As for room for improvement — as is the case with so many collegiate groups — some arrangements still feel, at times, like they have been saved by the post-production process and/or by the aforementioned energy with which they are performed. To wit, Proud Mary could have easily been a "5" if the arrangement had taken one more step in development through the second faster verse and beyond with more rhythmic invention and ornamentation instead of hewing so close to the original and basically repeating the moments we've already heard earlier. Ditto for Thinkin' Bout You, which portrays an old ScatterTones tendency to build, get big and loud, and stay there. The music-making is always passionate, but the lack of variation in the back half of the song, coupled with the extreme volume by the very end, makes it a bit much to take. Paradise is a good contrast on that front, using varied dynamics throughout the arrangement and building and reducing the texture and range of the sound several times so that there is a natural and effective ebb-and-flow.

The worry, of course, is that the natural attrition of scholastic a cappella — basically all of the "best of"s on this CD have now graduated — will wreak havoc on the group's upcoming work. But the ScatterTones have been very good for a while, and with this album we even get several glimpses of great. I'm certainly keeping my fingers crossed that the new crop can keep the legacy alive.


Tuning / Blend 5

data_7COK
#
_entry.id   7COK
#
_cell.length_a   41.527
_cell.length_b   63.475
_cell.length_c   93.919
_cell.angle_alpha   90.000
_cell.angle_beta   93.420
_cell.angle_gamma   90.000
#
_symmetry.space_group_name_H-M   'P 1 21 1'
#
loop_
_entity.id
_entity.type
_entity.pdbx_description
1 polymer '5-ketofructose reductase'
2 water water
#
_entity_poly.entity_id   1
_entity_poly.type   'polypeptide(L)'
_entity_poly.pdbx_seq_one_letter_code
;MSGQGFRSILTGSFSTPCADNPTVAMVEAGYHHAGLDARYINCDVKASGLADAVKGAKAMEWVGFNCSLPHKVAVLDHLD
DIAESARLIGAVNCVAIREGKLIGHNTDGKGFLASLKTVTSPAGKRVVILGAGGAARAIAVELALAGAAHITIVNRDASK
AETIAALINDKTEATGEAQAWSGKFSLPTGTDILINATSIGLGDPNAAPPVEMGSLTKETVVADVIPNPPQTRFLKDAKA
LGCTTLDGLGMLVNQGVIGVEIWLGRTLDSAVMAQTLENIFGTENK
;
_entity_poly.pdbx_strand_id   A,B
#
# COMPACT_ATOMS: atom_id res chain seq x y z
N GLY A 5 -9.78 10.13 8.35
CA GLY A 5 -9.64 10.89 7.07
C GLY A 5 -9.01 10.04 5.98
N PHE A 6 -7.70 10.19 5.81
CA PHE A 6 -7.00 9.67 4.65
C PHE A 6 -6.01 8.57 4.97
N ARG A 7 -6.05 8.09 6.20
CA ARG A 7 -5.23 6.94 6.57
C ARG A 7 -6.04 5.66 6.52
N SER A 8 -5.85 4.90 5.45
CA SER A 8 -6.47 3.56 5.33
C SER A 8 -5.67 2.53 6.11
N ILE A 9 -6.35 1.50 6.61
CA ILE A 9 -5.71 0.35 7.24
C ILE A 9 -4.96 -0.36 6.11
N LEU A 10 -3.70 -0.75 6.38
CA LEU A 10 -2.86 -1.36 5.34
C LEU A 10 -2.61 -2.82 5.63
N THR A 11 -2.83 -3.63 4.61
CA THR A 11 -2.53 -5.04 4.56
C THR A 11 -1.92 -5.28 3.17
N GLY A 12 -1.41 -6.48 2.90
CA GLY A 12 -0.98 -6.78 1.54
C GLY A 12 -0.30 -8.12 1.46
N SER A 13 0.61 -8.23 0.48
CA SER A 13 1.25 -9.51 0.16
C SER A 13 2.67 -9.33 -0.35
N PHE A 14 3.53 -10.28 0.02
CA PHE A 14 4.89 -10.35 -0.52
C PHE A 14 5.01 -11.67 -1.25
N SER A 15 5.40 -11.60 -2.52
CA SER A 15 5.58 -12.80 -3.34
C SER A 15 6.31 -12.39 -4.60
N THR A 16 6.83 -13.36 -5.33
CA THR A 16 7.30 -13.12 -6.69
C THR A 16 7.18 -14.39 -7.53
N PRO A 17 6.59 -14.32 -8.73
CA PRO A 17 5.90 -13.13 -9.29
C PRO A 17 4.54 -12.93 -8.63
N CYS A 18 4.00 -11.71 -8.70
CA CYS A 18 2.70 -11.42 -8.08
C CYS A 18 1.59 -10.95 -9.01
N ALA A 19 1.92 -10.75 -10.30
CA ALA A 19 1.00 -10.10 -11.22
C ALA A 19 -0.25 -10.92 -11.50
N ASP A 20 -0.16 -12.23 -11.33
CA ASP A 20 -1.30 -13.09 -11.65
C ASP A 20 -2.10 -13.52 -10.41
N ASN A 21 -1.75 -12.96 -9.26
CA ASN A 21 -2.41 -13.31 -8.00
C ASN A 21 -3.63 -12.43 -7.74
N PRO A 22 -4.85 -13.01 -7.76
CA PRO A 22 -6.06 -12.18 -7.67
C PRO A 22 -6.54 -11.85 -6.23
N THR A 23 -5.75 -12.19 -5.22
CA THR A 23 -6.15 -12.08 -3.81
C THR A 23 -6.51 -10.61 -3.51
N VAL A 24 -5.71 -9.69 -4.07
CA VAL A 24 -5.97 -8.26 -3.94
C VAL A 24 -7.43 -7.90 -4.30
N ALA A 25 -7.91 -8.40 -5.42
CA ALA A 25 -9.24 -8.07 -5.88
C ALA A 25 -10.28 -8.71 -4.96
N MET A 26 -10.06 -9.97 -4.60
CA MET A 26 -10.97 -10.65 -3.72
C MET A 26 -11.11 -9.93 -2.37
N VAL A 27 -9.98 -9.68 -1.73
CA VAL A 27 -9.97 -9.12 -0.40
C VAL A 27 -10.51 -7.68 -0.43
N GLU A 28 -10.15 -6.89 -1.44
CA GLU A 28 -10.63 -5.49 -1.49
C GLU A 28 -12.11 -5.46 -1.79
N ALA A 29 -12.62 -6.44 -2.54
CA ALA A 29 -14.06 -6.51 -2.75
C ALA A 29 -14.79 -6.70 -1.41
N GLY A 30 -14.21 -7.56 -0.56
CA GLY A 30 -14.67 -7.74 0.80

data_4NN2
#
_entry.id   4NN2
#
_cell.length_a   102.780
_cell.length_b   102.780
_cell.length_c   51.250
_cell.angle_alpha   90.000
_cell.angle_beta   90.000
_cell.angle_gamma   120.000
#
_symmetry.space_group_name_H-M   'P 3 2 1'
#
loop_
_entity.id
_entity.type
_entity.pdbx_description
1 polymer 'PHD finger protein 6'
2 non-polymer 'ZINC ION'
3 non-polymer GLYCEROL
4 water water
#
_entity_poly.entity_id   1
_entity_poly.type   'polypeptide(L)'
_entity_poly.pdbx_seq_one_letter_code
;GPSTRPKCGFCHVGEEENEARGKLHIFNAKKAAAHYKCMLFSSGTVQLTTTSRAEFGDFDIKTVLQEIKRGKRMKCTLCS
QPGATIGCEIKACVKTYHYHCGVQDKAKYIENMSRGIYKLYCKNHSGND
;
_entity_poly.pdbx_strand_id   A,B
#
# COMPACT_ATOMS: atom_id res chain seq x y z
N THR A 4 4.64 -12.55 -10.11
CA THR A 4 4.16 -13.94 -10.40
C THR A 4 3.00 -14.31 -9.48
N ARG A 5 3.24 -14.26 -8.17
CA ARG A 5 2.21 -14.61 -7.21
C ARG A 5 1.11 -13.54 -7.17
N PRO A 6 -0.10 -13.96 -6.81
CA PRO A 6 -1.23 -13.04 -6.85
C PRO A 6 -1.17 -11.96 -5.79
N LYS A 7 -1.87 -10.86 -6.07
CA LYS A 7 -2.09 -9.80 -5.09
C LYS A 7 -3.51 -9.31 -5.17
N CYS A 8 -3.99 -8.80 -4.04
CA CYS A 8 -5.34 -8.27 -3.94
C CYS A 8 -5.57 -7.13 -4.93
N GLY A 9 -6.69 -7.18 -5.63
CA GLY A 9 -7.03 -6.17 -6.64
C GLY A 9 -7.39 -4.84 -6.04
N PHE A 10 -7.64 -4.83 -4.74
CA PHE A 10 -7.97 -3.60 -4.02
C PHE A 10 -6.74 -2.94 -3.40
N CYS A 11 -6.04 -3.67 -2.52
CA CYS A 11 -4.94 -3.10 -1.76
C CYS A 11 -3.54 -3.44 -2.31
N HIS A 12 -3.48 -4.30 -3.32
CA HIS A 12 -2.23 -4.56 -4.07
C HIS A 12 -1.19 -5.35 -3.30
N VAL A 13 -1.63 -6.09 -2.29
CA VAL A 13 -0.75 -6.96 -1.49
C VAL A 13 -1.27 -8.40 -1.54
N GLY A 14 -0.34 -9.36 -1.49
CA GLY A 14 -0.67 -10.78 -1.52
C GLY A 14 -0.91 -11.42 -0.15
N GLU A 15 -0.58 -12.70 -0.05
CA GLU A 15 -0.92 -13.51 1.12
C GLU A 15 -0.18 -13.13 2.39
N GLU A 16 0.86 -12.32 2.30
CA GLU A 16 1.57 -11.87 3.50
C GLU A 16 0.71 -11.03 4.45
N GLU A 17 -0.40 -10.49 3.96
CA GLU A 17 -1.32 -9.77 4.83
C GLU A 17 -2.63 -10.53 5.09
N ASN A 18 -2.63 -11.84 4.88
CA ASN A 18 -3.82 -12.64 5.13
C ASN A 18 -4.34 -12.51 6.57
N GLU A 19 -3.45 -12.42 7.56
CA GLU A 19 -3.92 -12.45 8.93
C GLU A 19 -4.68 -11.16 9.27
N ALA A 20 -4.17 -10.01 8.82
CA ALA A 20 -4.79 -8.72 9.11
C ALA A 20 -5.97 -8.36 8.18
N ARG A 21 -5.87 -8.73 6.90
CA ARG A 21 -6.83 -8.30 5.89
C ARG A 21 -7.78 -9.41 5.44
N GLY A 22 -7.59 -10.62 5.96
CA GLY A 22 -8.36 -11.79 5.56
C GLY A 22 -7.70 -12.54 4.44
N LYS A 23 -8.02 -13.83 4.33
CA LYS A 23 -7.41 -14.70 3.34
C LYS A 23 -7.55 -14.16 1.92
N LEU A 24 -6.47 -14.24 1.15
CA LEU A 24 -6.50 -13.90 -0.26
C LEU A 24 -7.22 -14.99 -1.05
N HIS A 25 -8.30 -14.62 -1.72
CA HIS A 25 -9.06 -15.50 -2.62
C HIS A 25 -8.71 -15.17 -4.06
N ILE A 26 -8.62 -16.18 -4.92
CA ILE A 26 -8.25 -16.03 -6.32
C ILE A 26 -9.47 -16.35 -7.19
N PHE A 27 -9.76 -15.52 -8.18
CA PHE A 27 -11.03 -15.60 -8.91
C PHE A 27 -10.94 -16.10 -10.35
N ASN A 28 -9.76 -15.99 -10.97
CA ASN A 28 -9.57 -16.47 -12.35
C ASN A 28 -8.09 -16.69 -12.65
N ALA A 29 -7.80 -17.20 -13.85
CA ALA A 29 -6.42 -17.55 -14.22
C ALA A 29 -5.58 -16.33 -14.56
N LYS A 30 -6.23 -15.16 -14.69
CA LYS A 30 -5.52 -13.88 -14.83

Energy / Intensity 5
Innovation / Creativity 5
Soloists 5
Sound / Production 5
Repeat Listenability 5
Tracks
1 C'mon Talk 5
2 Crazy in Love/Deja Vu 5
3 Stop This Train 5
4 Proud Mary 5
5 Thinkin Bout You 5
6 End of Time 5
7 Paradise 5
8 No Woman, No Cry 5
9 Wavin' Flag 5
10 I Can't Make You Love Me 5
11 Atlas/Garands 5

After a five-year absence from releasing albums, the UCLA ScatterTones are back on the recording scene in mega-huge fashion with Being Young. To say Being Young is a flashy album seems too mild; this is a blinding work, full of tippity-top production value (Donald James Harper, Taylor Fugit, James Gammon, Dave Sperandio), and more vocal talent than you can process. The similar arrangement style, the powerhouse soloists, the Avi Kaplan-like bass; you'll listen convinced that this is simply Pentatonix with more members.

Those five years were well spent, in and far away from L.A.; perhaps most notably, the group made three consecutive trips to the ICCA Finals (2012 — 2014). And perhaps you recall the group's standout talent from that era of the ICCAs, India Carney, who went on to place in the Top 5 on season 8 of The Voice? Good news: your favorite India aca solos and arrangements are right here on Being Young, including the absolute riff-run insanity piece Stop This Train, which will likely never again be performed with such agility and command, ever. Each time India pops up on this album (which is delightfully frequently), I guarantee you'll sit up a little straighter, lean in a little closer. So there's reason enough to purchase Being Young: to celebrate vocal achievement, to celebrate our art. 

On each and every track, the soloists are so outrageously talented that the background could be a noisy blender and I'd have to respond, "Too bad about that pesky blender, BUT WOW!" Particularly amazing performances are delivered from: Rishi Menon, who's batting his bedroom eyes for a fresh Crazy in Love; Brett Blackiston with a chillingly powerful solo on Bob Marley's No Woman, No Cry; the aforementioned India Carney on her own arrangement of Stop This Train; and everyone who is in front of a microphone for Wavin' Flag (so yes, the entire group at large; you just have to hear this inspiring masterpiece, because it takes everyone).